By Dawn Bazely
Peppermint candy canes are the North American equivalent of traditional British seaside rock. They are ubiquitous during the holiday season in Canada and the USA, showing up everywhere — on Christmas trees, as stir sticks in hot chocolate, on doughnuts (below), and as decorations on gifts. They also appear in Biology classes as incentives provided by students to encourage fellow students to pay attention to their class presentations!
In recent years, a novelty flower, the Candy Cane Chrysanthemum, has occasionally appeared in my local florist. One turned up in a flower arrangement that I received as a Christmas gift, a few years ago. I was intrigued by the green and red stripes running through the white flower, because they reminded me of one of my favourite childhood botany experiments.
Did you ever put a celery stick into water coloured with ink, and watch the xylem turn the colour of the ink? Here’s the experiment pictured in my Ladybird book about plants dating back to the 1960s: Plants and how they grow. This book was one of the things that inspired me to become a scientist, and a plant ecologist! (Editors note: this book is no longer sold by Ladybird but second hand copies are readily available)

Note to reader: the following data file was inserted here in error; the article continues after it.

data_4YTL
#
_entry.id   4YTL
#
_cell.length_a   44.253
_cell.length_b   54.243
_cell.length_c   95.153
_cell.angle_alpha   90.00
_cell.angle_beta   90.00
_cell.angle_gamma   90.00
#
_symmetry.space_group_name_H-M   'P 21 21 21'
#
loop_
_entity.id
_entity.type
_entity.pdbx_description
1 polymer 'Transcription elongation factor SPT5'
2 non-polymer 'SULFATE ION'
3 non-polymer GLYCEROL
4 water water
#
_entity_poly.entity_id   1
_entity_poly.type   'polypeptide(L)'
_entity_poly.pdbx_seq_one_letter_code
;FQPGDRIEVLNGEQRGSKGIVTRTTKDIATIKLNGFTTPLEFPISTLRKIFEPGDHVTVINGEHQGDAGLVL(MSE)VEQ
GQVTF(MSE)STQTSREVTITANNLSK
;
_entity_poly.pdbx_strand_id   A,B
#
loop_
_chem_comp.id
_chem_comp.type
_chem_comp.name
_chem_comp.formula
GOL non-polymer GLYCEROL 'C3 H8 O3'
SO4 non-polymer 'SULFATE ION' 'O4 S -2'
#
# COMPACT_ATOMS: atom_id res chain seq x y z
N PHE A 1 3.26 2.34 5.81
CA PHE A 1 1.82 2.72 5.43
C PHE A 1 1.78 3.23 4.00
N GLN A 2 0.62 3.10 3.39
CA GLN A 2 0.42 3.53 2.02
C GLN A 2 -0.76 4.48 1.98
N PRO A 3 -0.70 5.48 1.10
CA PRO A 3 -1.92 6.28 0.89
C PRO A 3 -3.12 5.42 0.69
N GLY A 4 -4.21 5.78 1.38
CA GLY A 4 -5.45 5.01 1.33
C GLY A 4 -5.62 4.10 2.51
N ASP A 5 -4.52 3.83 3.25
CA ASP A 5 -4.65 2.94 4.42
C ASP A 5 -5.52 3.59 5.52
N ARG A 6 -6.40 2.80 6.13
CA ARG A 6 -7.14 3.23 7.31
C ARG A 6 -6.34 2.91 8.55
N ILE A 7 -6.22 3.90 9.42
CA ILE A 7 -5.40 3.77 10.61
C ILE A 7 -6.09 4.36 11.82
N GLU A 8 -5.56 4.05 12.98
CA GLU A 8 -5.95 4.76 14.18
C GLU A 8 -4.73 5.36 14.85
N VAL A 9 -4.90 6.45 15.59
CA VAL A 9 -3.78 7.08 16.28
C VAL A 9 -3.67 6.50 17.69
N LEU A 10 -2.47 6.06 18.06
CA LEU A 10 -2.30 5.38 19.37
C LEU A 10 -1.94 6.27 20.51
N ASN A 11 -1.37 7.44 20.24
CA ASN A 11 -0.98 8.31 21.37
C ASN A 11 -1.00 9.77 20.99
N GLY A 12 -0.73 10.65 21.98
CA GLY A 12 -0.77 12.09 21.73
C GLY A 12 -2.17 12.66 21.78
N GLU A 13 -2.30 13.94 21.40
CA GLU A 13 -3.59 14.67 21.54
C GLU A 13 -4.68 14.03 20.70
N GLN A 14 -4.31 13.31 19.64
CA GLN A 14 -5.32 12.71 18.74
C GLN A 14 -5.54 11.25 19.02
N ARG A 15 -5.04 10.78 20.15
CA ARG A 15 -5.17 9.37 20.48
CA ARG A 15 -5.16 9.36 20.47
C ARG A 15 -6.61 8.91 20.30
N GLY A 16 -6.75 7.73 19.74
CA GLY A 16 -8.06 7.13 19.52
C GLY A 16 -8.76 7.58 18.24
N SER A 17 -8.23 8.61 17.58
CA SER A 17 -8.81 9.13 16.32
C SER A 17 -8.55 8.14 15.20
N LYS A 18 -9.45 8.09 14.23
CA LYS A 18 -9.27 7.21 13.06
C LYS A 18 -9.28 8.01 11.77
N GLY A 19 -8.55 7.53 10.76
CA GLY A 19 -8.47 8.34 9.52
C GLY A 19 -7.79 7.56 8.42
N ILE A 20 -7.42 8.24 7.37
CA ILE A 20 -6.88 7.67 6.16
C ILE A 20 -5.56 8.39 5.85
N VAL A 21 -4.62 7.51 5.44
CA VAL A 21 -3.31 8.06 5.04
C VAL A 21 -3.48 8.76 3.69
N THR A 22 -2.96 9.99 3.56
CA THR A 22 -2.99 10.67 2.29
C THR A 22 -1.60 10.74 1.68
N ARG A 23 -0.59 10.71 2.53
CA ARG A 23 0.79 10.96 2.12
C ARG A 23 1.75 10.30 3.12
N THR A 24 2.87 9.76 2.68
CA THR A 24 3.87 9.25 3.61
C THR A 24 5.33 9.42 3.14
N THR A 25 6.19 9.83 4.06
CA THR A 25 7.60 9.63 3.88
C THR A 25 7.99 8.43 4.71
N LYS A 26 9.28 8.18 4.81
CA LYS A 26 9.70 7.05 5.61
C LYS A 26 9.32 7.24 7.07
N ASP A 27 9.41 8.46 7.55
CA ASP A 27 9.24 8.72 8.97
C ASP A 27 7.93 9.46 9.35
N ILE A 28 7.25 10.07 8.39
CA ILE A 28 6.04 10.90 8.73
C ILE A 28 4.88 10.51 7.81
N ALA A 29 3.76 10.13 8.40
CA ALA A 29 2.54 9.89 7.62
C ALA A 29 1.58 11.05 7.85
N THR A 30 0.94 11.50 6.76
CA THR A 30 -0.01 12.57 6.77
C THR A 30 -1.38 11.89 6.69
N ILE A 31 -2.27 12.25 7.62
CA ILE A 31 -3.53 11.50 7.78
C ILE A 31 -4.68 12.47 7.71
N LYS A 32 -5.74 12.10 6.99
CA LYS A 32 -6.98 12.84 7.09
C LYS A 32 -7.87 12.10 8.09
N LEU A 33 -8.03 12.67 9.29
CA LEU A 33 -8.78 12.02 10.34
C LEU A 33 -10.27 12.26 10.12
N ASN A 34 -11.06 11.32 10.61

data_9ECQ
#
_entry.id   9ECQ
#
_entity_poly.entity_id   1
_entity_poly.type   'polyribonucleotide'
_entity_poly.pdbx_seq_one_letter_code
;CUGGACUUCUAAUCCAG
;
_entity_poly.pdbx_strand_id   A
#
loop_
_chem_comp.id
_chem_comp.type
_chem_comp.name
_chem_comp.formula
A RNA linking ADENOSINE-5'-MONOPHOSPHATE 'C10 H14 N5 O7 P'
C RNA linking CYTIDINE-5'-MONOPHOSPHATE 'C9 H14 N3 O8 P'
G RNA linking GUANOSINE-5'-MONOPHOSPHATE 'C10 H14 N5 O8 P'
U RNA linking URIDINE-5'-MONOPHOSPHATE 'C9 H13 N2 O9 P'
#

When the Candy Cane Chrysanthemum reminded me of this experiment, I decided to try my hand at making some colour-shaded white tulips in last year’s Plant Biology course, to illustrate how vascular tissue is everywhere throughout a plant. One of the students in the course was a professional florist, and she has promised to help me develop a laboratory, in which we make Candy Cane Chrysanthemums!
When I looked into making Candy Canes, I discovered that it’s a pretty long, literally, drawn out process. Here’s a how-to video on YouTube, should you be inspired to make an actual Candy Cane!
Not only can you eat candy canes as they are but you can also add them to other foods for decoration.
- Newing, F.E., Bowood, R. Illustrated by Lampitt, R. 1965. Plants and How They Grow. A Ladybird Natural History Book, Series 651. Wills and Hepworth, Loughborough, UK.
- Vogel, Steven. 2012. The Life of a Leaf. Chicago University Press. Chicago, USA.
Webpage links and embedded video links for the post:
About seaside rock confectionery: https://en.wikipedia.org/wiki/Rock_(confectionery)
Making rock sticks: https://www.youtube.com/watch?v=2LerF1zgRDE
Making candy canes at home: https://www.youtube.com/watch?v=GpDCNWXUk3o